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Foods To Help With Mental Health & Depression

Updated: Apr 12



What are the telltale signs of stress and anxiety?

If you are experiencing any of the following it is definitely worth stopping for a moment and having a look at what you can do in your lifestyle to look after your mental health:

  • muscle tension

  • nausea or dizziness

  • increased heart rate or palpitations, especially when inactive

  • appetite fluctuations

  • disturbed sleep/insomnia

  • increased blood pressure

There are certain foods which can negatively impact your mental health. Eating inflammatory foods such as refined sugars, processed foods, takeaways, caffeine and alcohol can not only deplete vitamins and minerals needed to help make the happy hormones (serotonin, dopamine and GABA) they can also impact and weaken your immune system due to lack of nutrients. A poor diet can make you feel flat or fatigued, which can lead to poor mental health, identified in many studies.


How to promote happy hormones

Serotonin is the feel good hormone which is needed for sleep, mood and motivation. By eating a diet high in fruits and vegetables as well as nuts and seeds you can work to increase this hormone. Sleep also aids in production, so make sure to get those 8 hours.


Since 90% of serotonin is made in the gut (not the brain as was previously thought) it's important that you fix any stomach issues such as IBS or IBD to help boost your mood and maximise nutrient absorption.


GABA (gamma-Aminobutyric acid) is a calming neurotransmitter that promotes the rest state by inhibiting neural excitation - essentially promotes calm and sleep. If you're deficient in GABA it can lead to cravings, feelings or anxiety or even panic attacks.


Thankfully promoting GABA production is easy.

  1. Taking the time to pause: breathing exercises, meditation or other stress reduction techniques such as journalling or colouring in.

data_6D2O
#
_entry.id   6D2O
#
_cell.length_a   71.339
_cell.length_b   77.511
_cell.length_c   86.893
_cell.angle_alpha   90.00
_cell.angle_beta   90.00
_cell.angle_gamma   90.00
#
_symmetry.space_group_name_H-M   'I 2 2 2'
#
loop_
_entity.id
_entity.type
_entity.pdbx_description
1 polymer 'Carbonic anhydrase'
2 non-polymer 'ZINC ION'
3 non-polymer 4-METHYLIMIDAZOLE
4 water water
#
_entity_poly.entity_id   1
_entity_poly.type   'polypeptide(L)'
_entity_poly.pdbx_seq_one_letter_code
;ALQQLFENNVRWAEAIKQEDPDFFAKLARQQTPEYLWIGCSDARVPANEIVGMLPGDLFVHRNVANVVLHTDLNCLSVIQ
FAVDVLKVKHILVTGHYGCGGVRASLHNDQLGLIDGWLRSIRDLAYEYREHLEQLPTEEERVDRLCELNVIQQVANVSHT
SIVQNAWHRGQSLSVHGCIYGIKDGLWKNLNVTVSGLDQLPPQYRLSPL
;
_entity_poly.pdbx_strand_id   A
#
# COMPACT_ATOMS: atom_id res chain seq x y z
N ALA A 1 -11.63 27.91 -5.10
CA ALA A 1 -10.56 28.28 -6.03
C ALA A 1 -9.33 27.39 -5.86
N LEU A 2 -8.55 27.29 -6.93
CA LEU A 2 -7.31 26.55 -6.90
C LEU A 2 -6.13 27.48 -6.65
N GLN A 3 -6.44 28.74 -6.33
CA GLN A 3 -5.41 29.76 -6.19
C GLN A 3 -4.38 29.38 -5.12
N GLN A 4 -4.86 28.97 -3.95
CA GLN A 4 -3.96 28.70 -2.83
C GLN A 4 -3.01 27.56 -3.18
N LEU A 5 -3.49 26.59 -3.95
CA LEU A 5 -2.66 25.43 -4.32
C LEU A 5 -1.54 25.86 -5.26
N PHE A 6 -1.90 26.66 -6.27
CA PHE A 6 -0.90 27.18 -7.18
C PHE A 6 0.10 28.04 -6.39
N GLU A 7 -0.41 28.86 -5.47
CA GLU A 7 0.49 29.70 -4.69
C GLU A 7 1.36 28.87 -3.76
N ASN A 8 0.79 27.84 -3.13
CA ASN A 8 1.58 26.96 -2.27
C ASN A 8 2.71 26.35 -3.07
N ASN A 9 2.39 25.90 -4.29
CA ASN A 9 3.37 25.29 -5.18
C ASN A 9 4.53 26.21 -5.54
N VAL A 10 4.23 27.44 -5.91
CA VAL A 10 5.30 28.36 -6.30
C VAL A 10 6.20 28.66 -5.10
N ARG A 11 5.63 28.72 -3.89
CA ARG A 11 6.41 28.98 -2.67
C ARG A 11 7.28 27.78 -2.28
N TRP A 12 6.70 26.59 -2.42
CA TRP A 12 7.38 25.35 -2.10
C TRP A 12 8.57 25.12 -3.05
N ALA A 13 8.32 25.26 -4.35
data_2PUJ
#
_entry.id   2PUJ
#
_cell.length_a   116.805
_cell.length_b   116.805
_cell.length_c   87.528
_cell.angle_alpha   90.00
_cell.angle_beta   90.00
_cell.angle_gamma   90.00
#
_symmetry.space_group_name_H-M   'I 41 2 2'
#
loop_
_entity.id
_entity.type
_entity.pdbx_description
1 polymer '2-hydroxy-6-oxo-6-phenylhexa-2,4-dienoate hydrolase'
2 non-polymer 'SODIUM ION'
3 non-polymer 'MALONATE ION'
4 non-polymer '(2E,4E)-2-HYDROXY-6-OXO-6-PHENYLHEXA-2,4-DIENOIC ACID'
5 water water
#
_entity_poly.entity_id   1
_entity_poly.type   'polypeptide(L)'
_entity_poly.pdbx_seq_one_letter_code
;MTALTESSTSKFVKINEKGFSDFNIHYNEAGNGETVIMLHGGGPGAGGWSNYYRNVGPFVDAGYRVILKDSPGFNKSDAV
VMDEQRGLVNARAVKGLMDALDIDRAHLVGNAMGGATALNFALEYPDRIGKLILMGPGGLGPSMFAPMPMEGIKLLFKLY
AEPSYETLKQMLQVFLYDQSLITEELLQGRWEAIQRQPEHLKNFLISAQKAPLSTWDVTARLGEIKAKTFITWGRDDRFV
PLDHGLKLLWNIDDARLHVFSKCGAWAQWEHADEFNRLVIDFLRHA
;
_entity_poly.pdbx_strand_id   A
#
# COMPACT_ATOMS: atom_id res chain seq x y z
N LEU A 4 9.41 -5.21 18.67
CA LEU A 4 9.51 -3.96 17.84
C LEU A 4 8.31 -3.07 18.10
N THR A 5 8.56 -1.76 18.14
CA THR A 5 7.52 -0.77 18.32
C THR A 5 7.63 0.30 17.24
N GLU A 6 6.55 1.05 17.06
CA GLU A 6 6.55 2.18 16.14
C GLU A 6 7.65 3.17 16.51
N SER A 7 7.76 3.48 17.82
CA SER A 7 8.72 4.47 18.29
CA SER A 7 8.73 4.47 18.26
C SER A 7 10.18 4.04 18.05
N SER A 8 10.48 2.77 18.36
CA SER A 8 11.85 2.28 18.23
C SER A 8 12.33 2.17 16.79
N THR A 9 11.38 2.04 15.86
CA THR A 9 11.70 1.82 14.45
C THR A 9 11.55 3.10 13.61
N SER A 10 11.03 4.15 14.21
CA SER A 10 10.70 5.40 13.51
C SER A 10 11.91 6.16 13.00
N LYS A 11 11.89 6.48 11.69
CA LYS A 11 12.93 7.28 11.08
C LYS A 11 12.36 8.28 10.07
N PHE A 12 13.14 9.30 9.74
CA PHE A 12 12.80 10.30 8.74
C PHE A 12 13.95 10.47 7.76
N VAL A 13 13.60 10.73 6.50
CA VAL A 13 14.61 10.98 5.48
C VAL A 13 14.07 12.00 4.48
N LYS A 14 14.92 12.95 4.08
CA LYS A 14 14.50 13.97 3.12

2. Reducing stimulants: caffeine, alcohol, energy drinks, blue light from screens

  3. Eating GABA stimulating foods, especially ones high in B Vitamins, Zinc and Vitamin C. This includes salmon, mackerel, sardines, beef liver and other organ meats, potatoes, squash and other starchy vegetables, leafy greens, most fruit including banana and avocados, nuts and seeds including pistachios, walnuts and sunflower and wholegrains including quinoa. (These foods will also assist serotonin production!)


Lastly, one final trick that has been proven to improve energy levels, reduce feelings of anxiety or loneliness, and reduce pain for centuries, is of course exercise. I recognise it can be tough sometimes to get up, or even leave the house, and after spending 12 months in some form of lockdown motivation is very low.


So start small - 20 minute walk around your local green space, or a 5 minute breathing exercise (the Calm or Headspace app are great). If you can also catch some sunshine this will help list your mood and help regulate your circadian rhythm.


Exercise improves energy but also releases endorphins which help you feel good, reduces pain receptors and decreases stress, so hopefully over time you can increase the amount of time spent moving, or try new exercises such as yoga or HIIT training. I've recently started the Japanese art of forest bathing. You go into a lush, green space and simply stop and be still in nature and take in your surroundings. Be mindful of where you are and take some deep breaths to calm the mind and body.


nutrionist london lockdown exercise forest bathing

You are not alone, if you need to speak someone, there are many charities who provide a safe and free help line.


If you want to chat to me about improving your diet and digestion to maximise every day health whilst boosting your happy hormones, book in a free 20 minute consultation today.

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Kelly Mulhall

Registered Nutritional Therapist

Dip CNM, mBANT, mANP, mCNHC











Kelly is a Registered Nutritional Therapist who focuses on positive physical and mental wellbeing, achieved through diet, lifestyle, sleep and exercise. Having struggled for years with IBS and hormonal imbalance, and increasingly frustrated with the lack of support and helpful advice from her GP, Kelly began her own journey of healing the body from the inside out. After seeing huge improvements she quit her job to study nutrition and focus on harnessing the healing powers of food to help other people in similar situations.